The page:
German parliament has overwhelmingly approved the second financial bailout package for Greece , but delivered a blow to Chancellor Angela Merkel by denying her for the first time a majority of her centre-right coalition parties in a crucial vote.
The Bundestag, the lower house of parliament, cleared the way for releasing Germany's share of the the 130-billion-euro ($170 billion) rescue package by endorsing on Monday evening a government legislation with 496 votes while 90 deputies voted against and five abstained in the 620-member house.
The deputies also agreed to release 24.4 billion euros left in the first financial rescue package of 110 euros for Greece , which was offered by the European Union and the International Monetary Fund (IMF) in May, 2010.
Parliamentary endorsement of the second bailout for the debt-ridden nation was certain after the two main opposition parties, the Social Democratic Party (SPD) and the Green party had pledged to vote for it even though they disapproved the government's handling of the euro zone debt crisis .
However, several "rebel" MPs in Chancellor Merkel's Christian Democratic Union (CDU) and its coalition partner the Free Democratic Party (FDP), who are critical of the second bailout, carried out their threat to vote against it and robbed the ruling coalition of its own majority.
The legislation received only 304 votes from the coalition camp, seven votes short of 311 votes needed to pass it without the support of the opposition parties. All six previous legislations on euro zone bailout were passed with full backing of the coalition, which has a total of 330 MPs in the Bundestag.
The so-called "chancellor's majority" is not necessary to pass a legislation, but it has a symbolic value as a display of unity within the coalition.
Even though the vote has no direct impact on the stability of Merkel's government, it is bound to increase the strains within the coalition and to make it more vulnerable to attacks from the opposition.
Merkel will find it increasingly difficult to rally the support of all coalition MPs to pass future legislations on euro zone bailout in the Bundestag, especially for an upcoming vote on the euro zone's permanent bailout fund, the European Stability Mechanism (ESM).
Parliamentary manager of the SPD Thomas Oppermann said the outcome of the vote was a "defeat" for the German chancellor because "she lost the backing from her own coalition in one of the central issues in the current legislative period".
Juerger Trittin, parliamentary leader of the Green party said Merkel's coalition is "losing its steam and is on its way out."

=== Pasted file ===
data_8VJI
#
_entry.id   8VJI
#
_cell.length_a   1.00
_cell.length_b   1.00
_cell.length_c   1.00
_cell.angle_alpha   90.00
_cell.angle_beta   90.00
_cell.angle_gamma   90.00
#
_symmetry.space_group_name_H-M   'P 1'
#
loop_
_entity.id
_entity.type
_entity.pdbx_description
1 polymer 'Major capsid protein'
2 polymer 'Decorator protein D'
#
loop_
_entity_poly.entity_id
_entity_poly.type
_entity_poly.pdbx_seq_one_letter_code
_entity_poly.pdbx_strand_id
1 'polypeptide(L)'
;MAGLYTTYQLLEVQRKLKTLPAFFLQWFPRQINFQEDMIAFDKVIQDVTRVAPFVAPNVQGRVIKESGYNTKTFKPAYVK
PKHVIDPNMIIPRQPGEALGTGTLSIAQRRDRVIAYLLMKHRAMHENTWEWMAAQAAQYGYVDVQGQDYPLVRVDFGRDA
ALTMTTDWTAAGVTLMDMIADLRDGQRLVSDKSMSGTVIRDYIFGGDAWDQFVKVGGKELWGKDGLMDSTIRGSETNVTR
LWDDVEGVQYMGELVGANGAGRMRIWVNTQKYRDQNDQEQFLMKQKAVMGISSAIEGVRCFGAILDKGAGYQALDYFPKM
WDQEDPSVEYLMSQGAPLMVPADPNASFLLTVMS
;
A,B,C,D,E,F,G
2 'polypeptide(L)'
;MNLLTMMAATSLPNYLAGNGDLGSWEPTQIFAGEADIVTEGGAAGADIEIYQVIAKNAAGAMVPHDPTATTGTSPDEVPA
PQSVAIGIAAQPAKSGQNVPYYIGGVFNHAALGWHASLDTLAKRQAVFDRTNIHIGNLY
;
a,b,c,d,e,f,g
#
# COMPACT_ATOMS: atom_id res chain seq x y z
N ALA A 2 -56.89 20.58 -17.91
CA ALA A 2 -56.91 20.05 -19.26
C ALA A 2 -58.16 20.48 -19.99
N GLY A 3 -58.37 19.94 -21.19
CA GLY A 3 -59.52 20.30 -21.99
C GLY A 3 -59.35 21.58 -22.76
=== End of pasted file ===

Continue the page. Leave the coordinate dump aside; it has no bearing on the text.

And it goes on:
The chancellor's party colleagues tried to play down the coalition's failure to secure its own majority in yesterday's vote. The coalition suffered no set back, on the contrary "we supported the chancellor's policies with great unity," parliamentary manager of the CDU Peter Altmaier said.
Germany's share in the second bailout package, which was agreed by the euro zone finance ministers a week ago to avert a bankruptcy of Greece, has not been finalised because the International Monetary Fund (IMF) is yet to announce its contribution to the package.
In a policy statement before the vote, the chancellor appealed to the parliamentarians to support the second bailout and reaffirmed her government's determination to defend the stability of the common currency and to ensure that Greece will remain in the euro zone.
She warned that a disorderly default of Greece will have far-reaching consequences not only for that country but also for the euro zone and for global economies. "The chances of the second programme outweighed its risks even when nobody can give a 100 per cent guarantee that it will succeed," she said.
"If the euro fails, Europe also will fail. If the euro gains, Europe also will gain."
The chancellor urged the Greek government to implement the package of reforms and austerity measures it had agreed to receive the assistance from the EU and the IMF. These measures will open up new perspectives for a better future for the Greek people, she said.
The SPD and the Green party said they voted for the bailout package in spite of their opposition to the government's policies because Europe's future is at stake. The only alternative will be a bankruptcy of Greece, which they want to avoid.
The left party said all of its 76 MPs in the Bundestag voted against the bailout because in their view "only the banks and the hedge funds will benefit from it and not the Greek people, who are already suffering from the tough austerity measures demanded by the EU and the IMF."